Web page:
Despite being a relatively new phenomenon, artificial intelligence (AI) is rapidly appearing in modern-day life as technology replicating human actions. That may take the form of chatbots like ChatGPT, image generators, voice recognition like Siri or Alexa, or even driverless cars. Because using AI is instantaneous with no evident emissions associated with its use, the high volume of water and energy used in data centres remain invisible to many. Sustainability is about protecting the future, and since AI seems to be here to stay, let’s examine how sustainability and AI are intertwined.
The training of AI allows it to memorise vast quantities of data, yet it also relies on an enormous amount of computing power, creating an environmental impact. At the same time, AI systems are expected to help prevent climate change, with research predicting the application of AI levers could reduce worldwide greenhouse gas emissions by 4% in 2030, equivalent to the emissions of Australia, Canada, and Japan combined.
AI’s role in preventing climate change and protecting biodiversity
Let’s start with the positives. A 2020 study assessing the impact of AI on the UN Sustainable Development Goals found that AI could enable 93% of environmental targets. This included using AI in creating low-carbon cities and integrating renewable energy into clean smart grids, reducing resource consumption and energy wastage. Another potential for AI is tracking environmental changes — such as desertification, marine and air pollution, weather changes — through satellite imagery, and preventing forest fires. Artificial intelligence has been identified as a key technology for conservation, reducing the manual labour required to collect data on protected species and stopping poachers, helping to tackle the biodiversity crisis.
While many are preoccupied about AI stealing jobs, if harnessed for environmental applications AI could create 38.2 million new jobs globally, contributing up to $5.2 trillion USD to the global economy in 2030 (a 4.4% increase to business as usual).
So-called ‘Green AI’ has vast potential for use in promoting circular economy practices, keeping products in use and tracking the lifespan of materials such as recycled plastic. It could also help decarbonise supply chains by offering end-to-end transparency, something that excites us at Grain as it would help businesses tackle scope 3 emissions.
The environmental impact and ethics of AI
Now for the not-so-good. A recent study claimed the creation and training of GPT-3 by OpenAI was predicted to have a carbon footprint equivalent to driving a car from Earth to the moon and back, as well as using 3.5 million litres of water cooling data centres. As datasets grow and algorithms become more complex, this energy and water usage is only expected to increase, unless more efficient data processing techniques are discovered. It is claimed that many AI creators are not currently reporting transparently on the energy usage of their systems, making the true impact hard to quantify.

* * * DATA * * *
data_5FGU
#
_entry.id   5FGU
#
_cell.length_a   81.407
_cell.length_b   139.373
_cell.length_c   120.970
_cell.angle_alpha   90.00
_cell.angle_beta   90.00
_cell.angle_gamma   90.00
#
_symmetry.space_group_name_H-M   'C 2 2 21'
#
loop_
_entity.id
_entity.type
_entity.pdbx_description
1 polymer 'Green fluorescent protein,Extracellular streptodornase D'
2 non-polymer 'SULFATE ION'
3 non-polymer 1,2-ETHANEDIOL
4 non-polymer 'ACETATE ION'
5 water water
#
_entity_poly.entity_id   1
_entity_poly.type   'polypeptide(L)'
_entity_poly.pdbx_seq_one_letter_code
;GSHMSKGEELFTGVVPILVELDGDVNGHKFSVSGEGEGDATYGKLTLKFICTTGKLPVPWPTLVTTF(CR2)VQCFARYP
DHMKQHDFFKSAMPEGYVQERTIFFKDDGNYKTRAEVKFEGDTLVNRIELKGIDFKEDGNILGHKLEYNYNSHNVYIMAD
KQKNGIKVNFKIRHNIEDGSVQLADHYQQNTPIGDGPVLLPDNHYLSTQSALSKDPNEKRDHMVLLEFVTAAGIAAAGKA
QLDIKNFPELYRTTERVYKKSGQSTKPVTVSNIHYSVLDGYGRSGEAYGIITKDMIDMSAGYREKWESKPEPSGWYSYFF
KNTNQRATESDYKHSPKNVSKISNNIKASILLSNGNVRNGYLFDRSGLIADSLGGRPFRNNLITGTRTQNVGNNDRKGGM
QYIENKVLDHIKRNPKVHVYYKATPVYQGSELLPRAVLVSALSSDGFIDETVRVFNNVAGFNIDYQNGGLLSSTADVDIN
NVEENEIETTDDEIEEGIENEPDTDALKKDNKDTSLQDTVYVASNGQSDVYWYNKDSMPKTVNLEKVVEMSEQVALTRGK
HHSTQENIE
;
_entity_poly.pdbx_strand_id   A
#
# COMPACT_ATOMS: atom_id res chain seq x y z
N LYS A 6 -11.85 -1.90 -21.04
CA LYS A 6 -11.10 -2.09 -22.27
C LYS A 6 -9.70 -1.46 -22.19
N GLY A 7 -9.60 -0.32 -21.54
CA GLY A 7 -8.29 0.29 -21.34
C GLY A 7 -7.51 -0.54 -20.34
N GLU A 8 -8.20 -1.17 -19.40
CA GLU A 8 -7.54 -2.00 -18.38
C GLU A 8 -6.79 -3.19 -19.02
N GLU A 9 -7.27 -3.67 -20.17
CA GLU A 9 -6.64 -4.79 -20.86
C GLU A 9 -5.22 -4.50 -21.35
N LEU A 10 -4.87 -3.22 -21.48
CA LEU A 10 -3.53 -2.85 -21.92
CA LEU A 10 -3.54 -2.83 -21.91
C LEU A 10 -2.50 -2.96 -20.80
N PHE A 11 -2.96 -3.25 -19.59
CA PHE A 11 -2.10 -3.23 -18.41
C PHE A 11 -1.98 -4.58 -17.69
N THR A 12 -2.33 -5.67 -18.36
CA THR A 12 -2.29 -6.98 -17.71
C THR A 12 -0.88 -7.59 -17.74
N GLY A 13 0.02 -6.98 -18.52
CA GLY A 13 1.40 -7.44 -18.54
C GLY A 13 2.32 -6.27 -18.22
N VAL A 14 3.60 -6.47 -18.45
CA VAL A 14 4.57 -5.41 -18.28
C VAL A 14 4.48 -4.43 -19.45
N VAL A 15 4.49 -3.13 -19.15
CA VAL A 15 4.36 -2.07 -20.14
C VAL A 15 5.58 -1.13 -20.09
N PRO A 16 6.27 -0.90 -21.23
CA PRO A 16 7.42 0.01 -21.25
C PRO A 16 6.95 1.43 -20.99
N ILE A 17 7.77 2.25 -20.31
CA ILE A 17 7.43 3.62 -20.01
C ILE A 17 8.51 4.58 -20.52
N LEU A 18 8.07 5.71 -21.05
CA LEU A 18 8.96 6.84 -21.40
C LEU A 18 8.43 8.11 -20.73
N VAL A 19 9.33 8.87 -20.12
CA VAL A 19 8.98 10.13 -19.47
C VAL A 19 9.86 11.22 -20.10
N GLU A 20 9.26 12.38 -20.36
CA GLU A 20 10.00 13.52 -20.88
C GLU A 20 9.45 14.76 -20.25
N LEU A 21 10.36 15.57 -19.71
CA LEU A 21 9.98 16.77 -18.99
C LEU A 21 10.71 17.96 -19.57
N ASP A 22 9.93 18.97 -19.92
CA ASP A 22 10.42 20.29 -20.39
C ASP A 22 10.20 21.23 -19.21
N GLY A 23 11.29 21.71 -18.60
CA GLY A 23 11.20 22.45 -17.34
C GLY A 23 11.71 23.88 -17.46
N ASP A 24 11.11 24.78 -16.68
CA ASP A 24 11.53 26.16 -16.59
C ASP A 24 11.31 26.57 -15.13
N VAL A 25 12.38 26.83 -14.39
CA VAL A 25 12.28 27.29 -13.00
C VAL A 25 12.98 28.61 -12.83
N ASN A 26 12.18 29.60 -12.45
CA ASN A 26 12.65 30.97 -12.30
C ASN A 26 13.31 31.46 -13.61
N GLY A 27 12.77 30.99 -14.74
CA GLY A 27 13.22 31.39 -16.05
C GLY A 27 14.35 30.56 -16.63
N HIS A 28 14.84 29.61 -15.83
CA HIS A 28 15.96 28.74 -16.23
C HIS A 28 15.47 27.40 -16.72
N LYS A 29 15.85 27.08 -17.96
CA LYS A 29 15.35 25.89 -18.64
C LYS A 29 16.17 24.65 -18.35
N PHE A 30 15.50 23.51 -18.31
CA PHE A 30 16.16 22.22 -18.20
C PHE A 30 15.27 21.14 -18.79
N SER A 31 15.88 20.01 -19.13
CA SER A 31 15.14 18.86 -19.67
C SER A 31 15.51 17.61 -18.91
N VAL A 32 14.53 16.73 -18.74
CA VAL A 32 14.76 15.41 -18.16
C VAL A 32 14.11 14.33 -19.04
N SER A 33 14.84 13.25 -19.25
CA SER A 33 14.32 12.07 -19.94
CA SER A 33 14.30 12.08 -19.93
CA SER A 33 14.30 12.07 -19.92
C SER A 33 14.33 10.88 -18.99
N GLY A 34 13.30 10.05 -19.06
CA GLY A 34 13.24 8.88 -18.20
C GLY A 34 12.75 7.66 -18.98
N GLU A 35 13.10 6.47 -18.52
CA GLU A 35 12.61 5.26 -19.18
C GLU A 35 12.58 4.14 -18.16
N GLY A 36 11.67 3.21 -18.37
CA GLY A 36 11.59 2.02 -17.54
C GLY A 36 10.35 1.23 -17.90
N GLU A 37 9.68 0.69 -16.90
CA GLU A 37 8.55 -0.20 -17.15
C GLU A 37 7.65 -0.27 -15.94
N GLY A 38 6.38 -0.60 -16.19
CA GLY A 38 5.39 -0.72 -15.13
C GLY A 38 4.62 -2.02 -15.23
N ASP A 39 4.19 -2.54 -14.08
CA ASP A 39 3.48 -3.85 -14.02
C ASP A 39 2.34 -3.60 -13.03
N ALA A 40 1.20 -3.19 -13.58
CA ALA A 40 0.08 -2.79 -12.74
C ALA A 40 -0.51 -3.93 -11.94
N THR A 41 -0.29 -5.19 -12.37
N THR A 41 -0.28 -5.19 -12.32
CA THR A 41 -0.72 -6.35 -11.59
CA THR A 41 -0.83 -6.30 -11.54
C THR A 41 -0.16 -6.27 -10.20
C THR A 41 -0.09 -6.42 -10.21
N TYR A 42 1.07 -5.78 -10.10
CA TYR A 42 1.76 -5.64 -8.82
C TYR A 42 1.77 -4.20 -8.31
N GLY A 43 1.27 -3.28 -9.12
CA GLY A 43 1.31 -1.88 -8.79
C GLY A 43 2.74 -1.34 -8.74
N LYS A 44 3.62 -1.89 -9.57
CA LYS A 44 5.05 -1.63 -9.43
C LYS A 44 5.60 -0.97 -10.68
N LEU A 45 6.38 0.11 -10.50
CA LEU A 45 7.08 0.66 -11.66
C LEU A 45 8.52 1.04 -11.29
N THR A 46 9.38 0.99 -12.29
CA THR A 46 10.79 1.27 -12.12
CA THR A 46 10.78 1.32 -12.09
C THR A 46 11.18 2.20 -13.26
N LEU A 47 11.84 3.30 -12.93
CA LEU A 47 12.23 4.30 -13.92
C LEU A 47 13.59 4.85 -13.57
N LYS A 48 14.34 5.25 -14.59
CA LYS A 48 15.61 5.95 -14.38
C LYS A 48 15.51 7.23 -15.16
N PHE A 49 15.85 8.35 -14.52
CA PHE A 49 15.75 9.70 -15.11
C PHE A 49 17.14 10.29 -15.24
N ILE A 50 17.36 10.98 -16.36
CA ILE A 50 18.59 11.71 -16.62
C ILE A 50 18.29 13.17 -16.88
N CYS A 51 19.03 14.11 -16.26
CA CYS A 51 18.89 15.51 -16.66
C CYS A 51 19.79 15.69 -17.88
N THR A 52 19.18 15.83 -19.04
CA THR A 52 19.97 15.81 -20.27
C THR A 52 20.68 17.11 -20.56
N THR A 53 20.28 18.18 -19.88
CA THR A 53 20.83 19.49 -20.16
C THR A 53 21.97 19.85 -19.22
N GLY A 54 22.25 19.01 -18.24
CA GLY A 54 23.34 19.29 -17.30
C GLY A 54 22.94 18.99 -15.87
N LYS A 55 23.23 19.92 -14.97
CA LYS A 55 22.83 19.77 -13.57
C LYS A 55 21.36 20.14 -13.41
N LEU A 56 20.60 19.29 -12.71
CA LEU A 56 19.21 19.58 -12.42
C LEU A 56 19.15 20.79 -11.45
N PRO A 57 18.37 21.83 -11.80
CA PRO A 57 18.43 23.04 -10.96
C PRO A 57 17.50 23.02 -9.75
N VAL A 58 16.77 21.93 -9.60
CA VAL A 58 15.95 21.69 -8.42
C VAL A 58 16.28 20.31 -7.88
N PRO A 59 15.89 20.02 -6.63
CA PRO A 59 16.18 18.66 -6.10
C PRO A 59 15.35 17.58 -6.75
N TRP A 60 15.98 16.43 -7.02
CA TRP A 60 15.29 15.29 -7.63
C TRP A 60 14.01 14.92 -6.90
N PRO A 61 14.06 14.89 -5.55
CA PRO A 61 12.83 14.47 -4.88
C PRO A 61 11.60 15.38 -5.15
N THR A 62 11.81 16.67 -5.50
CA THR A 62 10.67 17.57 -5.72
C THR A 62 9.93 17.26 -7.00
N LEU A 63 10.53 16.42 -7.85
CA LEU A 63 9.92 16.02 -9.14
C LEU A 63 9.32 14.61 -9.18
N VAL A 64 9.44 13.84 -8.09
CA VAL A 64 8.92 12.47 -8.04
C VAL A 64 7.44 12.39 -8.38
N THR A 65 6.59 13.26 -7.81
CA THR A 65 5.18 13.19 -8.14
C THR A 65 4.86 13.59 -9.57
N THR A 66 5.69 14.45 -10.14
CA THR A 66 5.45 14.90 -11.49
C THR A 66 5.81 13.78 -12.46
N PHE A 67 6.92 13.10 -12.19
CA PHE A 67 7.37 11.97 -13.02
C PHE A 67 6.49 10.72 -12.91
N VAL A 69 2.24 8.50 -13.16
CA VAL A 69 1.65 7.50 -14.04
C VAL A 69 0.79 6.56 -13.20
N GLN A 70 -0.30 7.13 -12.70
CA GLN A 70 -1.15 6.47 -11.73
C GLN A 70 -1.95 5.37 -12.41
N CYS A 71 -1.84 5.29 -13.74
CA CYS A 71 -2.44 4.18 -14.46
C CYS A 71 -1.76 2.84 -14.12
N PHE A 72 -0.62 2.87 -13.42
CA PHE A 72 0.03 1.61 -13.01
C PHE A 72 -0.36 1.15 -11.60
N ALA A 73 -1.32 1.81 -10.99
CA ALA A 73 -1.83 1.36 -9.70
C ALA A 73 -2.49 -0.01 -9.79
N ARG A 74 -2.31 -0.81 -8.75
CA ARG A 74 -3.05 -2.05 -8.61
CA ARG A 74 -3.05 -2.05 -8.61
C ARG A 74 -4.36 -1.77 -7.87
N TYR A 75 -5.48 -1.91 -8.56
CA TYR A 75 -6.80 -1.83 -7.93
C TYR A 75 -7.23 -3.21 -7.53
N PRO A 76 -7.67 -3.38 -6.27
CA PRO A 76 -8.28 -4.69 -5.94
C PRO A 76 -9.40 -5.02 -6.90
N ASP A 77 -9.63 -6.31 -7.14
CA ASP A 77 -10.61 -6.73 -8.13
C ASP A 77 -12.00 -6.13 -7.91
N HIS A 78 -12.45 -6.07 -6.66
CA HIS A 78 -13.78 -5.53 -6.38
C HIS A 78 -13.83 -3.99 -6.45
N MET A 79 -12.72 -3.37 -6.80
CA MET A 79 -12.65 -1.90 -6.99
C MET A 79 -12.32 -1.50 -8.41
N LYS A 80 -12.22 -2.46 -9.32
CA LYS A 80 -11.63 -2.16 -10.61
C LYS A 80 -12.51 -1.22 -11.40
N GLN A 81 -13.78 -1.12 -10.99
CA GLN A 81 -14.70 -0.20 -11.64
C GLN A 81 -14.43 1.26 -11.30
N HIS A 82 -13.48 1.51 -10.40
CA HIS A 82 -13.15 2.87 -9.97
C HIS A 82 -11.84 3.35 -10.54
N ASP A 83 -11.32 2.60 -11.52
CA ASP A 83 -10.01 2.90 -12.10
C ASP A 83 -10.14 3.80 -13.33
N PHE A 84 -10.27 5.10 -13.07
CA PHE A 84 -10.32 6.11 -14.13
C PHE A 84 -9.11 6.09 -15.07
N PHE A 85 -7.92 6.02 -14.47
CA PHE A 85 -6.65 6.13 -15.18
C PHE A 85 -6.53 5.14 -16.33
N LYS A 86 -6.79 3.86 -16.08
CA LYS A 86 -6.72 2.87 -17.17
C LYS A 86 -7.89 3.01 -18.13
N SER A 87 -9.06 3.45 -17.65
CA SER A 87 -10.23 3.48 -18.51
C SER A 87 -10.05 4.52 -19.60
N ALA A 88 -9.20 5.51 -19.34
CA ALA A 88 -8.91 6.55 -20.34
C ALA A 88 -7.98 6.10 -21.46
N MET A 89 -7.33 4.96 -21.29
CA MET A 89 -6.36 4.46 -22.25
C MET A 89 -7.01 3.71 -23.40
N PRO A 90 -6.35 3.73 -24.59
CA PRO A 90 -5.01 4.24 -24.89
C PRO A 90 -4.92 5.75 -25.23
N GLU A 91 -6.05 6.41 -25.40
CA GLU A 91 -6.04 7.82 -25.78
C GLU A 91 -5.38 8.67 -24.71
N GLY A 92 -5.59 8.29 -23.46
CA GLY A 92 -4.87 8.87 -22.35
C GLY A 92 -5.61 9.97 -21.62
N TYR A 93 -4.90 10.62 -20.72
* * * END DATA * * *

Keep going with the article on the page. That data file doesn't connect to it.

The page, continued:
When considering the sustainability of artificial intelligence, it is important not to bypass the social impact and ethical dilemmas this technology brings up. There are fears that AI could exacerbate social inequality. Due to a lack of accessibility, the data collected may come from narrow cultural perspectives and replicate human prejudices such as racism and sexism. As AI decisions lack human intuition and oversight, the ethics and wider implications of its actions may have negative consequences, along with personal data breaches. Human rights issues have also been highlighted in the creation and maintenance of AI devices — for example, programmers may work in sweatshop-like conditions.
It is evident that AI has many positive uses that could assist in tackling climate change and boosting sustainability in many industries, yet the negative impacts of its use should not be overlooked. If we want to use AI to save the planet, we also need to consider its impact. Artificial intelligence will be a positive tool if we can ensure the transition to ‘green’ and ‘ethical’ systems, and focus on reducing the energy intensity of its use through technological developments and renewable energy. Google’s DeepMind division has recently trained a system that has taught itself to conserve energy by 40%, showing that with responsible application, this new and growing power has immense potential.